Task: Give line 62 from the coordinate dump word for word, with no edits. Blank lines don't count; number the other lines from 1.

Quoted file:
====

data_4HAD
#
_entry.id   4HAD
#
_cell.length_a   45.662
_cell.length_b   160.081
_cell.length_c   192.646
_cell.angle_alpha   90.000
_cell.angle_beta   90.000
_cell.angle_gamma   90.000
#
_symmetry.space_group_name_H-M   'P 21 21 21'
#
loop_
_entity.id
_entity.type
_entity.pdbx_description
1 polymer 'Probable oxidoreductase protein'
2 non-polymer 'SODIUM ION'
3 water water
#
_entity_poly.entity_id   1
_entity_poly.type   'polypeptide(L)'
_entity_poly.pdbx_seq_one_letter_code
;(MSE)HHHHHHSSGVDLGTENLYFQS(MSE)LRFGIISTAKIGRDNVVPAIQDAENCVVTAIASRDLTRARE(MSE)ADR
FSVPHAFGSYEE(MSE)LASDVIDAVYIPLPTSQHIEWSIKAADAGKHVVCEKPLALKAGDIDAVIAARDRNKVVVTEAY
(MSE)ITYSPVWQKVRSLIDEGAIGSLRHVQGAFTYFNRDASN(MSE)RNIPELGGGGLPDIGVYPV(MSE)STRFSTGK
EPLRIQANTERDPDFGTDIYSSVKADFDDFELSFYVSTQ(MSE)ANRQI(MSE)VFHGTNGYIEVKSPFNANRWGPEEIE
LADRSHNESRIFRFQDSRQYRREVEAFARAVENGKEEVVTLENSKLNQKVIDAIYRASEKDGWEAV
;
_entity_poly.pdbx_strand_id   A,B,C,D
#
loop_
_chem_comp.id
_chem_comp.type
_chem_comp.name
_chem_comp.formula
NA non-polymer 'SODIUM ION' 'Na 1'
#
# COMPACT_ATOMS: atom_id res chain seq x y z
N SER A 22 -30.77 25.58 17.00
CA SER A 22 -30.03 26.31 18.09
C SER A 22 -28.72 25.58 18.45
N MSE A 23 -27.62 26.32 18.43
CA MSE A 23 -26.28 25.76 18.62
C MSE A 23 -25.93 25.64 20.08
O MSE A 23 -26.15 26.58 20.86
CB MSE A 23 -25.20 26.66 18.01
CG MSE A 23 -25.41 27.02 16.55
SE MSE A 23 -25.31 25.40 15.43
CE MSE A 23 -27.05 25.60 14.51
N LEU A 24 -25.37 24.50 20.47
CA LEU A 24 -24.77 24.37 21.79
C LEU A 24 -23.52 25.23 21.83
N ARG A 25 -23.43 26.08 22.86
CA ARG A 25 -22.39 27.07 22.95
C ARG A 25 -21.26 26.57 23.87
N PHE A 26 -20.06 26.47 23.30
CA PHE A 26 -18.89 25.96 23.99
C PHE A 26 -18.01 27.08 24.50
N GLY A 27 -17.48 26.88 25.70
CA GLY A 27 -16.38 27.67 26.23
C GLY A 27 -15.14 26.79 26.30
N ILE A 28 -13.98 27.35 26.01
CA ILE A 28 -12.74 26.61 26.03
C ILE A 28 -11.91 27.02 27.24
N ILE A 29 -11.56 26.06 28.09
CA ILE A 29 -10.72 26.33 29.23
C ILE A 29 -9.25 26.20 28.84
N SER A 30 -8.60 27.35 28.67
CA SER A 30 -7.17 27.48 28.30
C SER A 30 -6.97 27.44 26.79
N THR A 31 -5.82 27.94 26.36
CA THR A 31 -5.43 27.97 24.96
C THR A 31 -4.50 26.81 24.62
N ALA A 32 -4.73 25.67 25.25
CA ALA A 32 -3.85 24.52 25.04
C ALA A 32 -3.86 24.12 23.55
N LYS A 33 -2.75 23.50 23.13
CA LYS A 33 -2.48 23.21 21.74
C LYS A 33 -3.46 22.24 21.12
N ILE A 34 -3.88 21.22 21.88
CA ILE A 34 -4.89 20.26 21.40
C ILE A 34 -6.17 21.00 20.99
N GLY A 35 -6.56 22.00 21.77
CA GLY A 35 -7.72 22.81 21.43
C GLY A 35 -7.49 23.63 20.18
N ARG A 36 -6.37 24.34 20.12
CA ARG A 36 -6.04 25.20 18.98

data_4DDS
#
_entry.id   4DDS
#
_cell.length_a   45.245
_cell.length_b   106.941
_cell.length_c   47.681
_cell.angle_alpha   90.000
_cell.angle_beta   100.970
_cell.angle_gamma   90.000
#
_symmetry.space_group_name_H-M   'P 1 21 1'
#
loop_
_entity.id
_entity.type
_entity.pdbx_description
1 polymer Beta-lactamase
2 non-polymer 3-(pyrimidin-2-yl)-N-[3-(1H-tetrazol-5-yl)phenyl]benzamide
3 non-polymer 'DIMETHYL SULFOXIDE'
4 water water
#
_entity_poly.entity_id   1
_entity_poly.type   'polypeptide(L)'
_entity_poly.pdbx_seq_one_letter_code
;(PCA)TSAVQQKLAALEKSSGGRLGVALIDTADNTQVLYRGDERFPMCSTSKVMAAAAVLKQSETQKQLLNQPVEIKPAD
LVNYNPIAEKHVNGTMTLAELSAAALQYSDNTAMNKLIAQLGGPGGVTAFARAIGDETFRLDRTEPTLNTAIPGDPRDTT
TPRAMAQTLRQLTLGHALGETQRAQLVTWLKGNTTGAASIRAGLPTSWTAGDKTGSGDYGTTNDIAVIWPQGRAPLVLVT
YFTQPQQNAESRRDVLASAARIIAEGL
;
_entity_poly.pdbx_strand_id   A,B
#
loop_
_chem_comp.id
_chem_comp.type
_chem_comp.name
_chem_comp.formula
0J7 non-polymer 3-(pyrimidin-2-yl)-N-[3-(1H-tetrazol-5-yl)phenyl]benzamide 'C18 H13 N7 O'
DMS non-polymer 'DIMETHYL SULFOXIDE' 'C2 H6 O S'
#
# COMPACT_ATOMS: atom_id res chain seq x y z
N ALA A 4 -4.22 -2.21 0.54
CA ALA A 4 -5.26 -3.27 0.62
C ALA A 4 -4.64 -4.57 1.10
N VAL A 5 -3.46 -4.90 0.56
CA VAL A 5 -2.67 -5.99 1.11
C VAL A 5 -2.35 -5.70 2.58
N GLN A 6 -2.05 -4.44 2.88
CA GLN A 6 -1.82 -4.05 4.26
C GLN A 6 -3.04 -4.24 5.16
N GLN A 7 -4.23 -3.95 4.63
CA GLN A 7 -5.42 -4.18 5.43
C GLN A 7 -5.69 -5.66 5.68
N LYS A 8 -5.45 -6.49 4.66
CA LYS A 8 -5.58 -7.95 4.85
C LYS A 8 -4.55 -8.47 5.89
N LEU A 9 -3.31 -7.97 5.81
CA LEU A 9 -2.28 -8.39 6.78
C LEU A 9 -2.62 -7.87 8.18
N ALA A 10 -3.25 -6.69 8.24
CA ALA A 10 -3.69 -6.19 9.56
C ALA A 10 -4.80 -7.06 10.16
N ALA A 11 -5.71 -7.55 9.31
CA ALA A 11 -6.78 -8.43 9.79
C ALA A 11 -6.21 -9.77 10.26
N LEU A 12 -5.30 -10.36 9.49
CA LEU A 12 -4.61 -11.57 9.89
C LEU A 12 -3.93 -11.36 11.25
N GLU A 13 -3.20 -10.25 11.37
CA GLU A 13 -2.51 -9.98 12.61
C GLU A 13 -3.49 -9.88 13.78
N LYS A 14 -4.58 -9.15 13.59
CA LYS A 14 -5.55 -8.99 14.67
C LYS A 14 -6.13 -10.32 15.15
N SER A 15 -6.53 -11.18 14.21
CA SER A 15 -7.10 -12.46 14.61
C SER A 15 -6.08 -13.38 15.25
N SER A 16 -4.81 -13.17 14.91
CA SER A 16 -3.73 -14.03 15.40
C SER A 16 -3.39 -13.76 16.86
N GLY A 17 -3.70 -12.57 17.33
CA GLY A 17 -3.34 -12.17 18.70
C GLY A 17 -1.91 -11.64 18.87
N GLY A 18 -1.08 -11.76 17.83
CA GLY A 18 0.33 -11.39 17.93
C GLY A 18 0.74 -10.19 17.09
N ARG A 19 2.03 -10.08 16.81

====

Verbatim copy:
CA GLY A 27 -16.38 27.67 26.23